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Southern clubs in mix for Queensland's best

Isaac Conway at training with the Brisbane Lions this year - ${keywords}
Isaac Conway at training with the Brisbane Lions this year

QUEENSLANDER Isaac Conway looms as a draft prospect likely to cause some discussion for recruiters this year, with clubs in a stronger position to recruit the state's top hopefuls in 2013.

The end of recruiting zones in Queensland will see a change in the system this year, whereby the Brisbane Lions and Gold Coast need to bid on players within their club academies in a similar manner to the father-son bidding system.

In recent seasons the Suns have had a hold on Queensland talent and have been able to automatically list a player from the state. 

Last year, Clay Cameron was the only Queenslander to be drafted to a primary list having already committed to the Suns before the NAB AFL Draft as a zone selection. 

The Suns picked him with their last selection (No.58 overall.)

The Sydney Swans are also under this process with their academy, but Greater Western Sydney has one more season under the old system, where it can add an academy player straight to its list. 

Conway is a strong ball-winning midfielder who is at his best 'inside' the contest, and is viewed by some scouts as Queensland's best prospect this year.  

He was close to being picked in the AIS-AFL Academy squad, almost joining fellow Queenslander Cain Tickner. Both are in the Lions' academy. 

The academy clubs still have an advantage over rivals because they know the players better and have worked with them closely for up to several seasons.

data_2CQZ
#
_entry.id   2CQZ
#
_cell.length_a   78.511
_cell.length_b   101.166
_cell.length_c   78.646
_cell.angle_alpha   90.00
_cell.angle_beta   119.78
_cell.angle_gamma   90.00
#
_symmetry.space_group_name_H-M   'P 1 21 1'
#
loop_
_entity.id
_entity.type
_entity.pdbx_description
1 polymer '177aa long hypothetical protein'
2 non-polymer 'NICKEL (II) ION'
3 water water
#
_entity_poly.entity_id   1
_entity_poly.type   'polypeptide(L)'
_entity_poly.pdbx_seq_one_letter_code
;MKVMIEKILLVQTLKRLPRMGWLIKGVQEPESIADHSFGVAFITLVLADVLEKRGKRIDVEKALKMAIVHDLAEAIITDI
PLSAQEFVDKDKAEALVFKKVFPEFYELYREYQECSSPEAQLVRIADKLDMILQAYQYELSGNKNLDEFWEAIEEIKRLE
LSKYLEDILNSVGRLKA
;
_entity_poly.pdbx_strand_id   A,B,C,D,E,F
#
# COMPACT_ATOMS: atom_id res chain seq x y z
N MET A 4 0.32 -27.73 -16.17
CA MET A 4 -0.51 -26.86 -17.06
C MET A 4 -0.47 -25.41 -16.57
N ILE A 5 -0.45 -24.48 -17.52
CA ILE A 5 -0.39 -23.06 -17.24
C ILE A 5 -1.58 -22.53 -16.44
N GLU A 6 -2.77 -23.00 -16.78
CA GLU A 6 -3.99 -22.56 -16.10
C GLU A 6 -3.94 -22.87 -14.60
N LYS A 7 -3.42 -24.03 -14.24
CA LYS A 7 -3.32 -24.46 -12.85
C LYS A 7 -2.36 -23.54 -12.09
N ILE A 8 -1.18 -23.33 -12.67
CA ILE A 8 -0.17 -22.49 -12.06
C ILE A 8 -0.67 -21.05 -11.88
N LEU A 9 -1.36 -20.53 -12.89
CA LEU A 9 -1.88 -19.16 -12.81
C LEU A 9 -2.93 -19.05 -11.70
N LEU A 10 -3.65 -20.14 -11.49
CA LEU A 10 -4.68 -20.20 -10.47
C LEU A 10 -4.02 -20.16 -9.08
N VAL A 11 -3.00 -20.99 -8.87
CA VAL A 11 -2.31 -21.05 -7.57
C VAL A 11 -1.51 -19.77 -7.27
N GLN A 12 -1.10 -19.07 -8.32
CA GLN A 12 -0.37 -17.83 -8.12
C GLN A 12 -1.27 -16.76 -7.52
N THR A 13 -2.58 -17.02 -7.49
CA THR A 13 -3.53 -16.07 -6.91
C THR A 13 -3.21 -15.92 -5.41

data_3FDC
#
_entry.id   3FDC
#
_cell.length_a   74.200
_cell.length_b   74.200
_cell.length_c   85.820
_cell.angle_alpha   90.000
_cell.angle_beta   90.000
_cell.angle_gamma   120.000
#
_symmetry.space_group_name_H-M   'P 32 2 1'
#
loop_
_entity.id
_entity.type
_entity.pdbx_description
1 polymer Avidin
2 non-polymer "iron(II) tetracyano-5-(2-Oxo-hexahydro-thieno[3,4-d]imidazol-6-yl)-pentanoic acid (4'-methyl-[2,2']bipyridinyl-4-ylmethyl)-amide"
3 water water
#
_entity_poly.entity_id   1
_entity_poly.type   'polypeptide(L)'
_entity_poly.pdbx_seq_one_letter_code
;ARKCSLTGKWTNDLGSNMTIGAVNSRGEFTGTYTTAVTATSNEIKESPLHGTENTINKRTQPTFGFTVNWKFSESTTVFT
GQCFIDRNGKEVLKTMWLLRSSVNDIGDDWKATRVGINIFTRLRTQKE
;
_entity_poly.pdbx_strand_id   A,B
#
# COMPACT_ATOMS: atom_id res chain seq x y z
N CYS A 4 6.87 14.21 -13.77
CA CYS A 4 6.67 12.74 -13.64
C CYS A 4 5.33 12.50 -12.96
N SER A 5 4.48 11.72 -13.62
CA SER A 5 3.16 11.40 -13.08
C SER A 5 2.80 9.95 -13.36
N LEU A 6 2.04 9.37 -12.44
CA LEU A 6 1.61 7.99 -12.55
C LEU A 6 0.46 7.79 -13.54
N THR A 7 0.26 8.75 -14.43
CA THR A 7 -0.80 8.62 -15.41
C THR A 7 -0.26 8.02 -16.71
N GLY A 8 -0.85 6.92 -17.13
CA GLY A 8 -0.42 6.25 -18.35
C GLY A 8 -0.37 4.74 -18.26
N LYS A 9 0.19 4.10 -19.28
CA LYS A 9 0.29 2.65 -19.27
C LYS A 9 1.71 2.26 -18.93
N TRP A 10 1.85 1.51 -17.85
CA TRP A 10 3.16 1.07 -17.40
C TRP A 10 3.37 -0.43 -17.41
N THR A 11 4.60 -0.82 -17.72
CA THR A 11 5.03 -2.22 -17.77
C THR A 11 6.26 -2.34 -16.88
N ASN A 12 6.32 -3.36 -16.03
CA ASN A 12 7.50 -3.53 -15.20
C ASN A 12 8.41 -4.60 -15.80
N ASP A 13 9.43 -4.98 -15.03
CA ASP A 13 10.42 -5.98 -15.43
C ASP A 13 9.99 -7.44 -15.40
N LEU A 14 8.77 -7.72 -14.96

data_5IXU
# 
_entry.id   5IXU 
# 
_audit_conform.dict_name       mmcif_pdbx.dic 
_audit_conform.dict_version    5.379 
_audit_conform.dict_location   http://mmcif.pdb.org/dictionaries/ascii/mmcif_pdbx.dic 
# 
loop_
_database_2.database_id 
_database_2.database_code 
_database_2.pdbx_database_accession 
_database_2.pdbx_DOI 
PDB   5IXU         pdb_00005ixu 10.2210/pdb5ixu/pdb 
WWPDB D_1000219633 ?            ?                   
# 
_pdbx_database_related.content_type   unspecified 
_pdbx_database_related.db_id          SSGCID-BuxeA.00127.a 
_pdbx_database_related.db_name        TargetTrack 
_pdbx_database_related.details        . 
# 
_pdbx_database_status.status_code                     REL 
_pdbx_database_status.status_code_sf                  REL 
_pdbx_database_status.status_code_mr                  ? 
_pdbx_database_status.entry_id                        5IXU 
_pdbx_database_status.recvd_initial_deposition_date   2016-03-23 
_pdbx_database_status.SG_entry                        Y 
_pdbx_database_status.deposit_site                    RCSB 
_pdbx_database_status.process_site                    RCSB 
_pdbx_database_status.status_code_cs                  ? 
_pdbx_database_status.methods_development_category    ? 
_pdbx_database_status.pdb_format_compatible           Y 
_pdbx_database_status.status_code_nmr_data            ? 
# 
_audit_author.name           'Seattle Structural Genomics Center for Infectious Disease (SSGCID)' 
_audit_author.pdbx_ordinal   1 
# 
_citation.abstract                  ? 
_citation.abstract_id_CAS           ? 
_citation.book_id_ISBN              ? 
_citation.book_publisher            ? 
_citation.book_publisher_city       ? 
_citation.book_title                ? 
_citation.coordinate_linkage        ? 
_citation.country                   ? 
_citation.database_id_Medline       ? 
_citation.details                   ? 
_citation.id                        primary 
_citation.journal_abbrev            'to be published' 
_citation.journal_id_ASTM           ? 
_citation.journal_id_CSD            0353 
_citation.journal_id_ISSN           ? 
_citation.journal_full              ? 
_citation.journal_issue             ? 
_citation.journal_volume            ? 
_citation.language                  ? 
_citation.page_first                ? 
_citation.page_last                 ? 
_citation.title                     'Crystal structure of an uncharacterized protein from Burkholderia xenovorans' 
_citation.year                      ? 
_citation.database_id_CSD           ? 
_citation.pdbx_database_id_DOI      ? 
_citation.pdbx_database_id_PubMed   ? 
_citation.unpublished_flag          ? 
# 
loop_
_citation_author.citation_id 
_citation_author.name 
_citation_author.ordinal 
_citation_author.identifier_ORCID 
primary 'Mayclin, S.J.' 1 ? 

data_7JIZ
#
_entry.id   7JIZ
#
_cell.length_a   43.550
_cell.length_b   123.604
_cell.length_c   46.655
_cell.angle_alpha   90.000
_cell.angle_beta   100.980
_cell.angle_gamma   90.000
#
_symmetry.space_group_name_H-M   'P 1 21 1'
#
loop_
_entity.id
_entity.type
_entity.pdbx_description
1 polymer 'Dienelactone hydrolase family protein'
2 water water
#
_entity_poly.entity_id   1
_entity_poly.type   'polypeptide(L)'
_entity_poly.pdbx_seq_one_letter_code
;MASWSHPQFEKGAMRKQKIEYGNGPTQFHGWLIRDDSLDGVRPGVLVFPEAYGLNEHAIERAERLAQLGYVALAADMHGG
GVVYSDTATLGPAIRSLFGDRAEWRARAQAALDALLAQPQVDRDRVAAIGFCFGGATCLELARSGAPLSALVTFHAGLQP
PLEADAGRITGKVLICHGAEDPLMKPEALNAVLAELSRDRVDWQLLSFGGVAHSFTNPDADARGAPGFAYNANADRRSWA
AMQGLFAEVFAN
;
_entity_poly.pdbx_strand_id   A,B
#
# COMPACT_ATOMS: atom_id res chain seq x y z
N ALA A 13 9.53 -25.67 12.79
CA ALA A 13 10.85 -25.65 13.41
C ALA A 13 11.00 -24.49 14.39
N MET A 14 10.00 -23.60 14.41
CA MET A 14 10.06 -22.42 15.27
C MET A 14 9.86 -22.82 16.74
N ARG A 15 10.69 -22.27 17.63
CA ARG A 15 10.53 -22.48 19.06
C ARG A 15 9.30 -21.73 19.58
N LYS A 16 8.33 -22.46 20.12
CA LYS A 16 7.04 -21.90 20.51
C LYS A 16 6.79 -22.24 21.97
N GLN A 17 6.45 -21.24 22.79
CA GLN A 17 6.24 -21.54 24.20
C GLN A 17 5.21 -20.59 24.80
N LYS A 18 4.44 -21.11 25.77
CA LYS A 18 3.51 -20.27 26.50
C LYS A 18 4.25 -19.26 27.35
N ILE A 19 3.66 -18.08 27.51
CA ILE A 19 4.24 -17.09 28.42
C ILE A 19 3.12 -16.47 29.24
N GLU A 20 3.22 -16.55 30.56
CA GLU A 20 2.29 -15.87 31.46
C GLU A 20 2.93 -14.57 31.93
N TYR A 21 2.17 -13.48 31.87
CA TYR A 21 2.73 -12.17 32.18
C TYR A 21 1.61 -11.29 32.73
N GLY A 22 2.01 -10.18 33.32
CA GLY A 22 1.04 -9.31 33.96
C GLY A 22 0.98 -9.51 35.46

But under this year's system, the Lions, Suns and Swans will need to pay market value if they want to recruit a nominated player from their academy.  

It means if a rival club viewed an academy player as within the best batch of draftees this year, it could bid its first-round draft selection to recruit him. 

The club which has nominated the academy player then has the option to match the bid with its next draft pick - much like how Essendon was forced to use pick 10 to draft father-son Joe Daniher last year after Port Adelaide bid its pick seven. 

In the past, clubs have also had the ability to pre-list a player from their recruiting zone and then trade him, like Gold Coast did with Peter Yagmoor in 2011 when he was sent to Collingwood. 

This is no longer a part of the tweaked system for the Suns, but the Giants can still access zoned players from the Northern Territory and then on-trade them to other clubs. 

Despite already being linked to clubs, other recruiters will need to judge the value of the players as well, given they also have the option to bid for them at the meeting between clubs on the Monday after the NAB AFL Draft Combine. 

That talent identification process has already begun, with two trial games between the Gold Coast and Brisbane academies taking place last month before the initial Queensland squad for the championships was picked.

Almost 1200 players are spread across the four clubs' academy programs, many several years off being draft eligible.  

Players must be in the club's academy and lived in the club's academy region for a period of five continuous years before being eligible for a primary list position.  

The player must also represent their state at the under-18 championships to be eligible. 

Follow AFL website reporter Callum Twomey on Twitter at @AFL_CalTwomey. 

The views in this article are those of the author and not necessarily those of the AFL or its clubs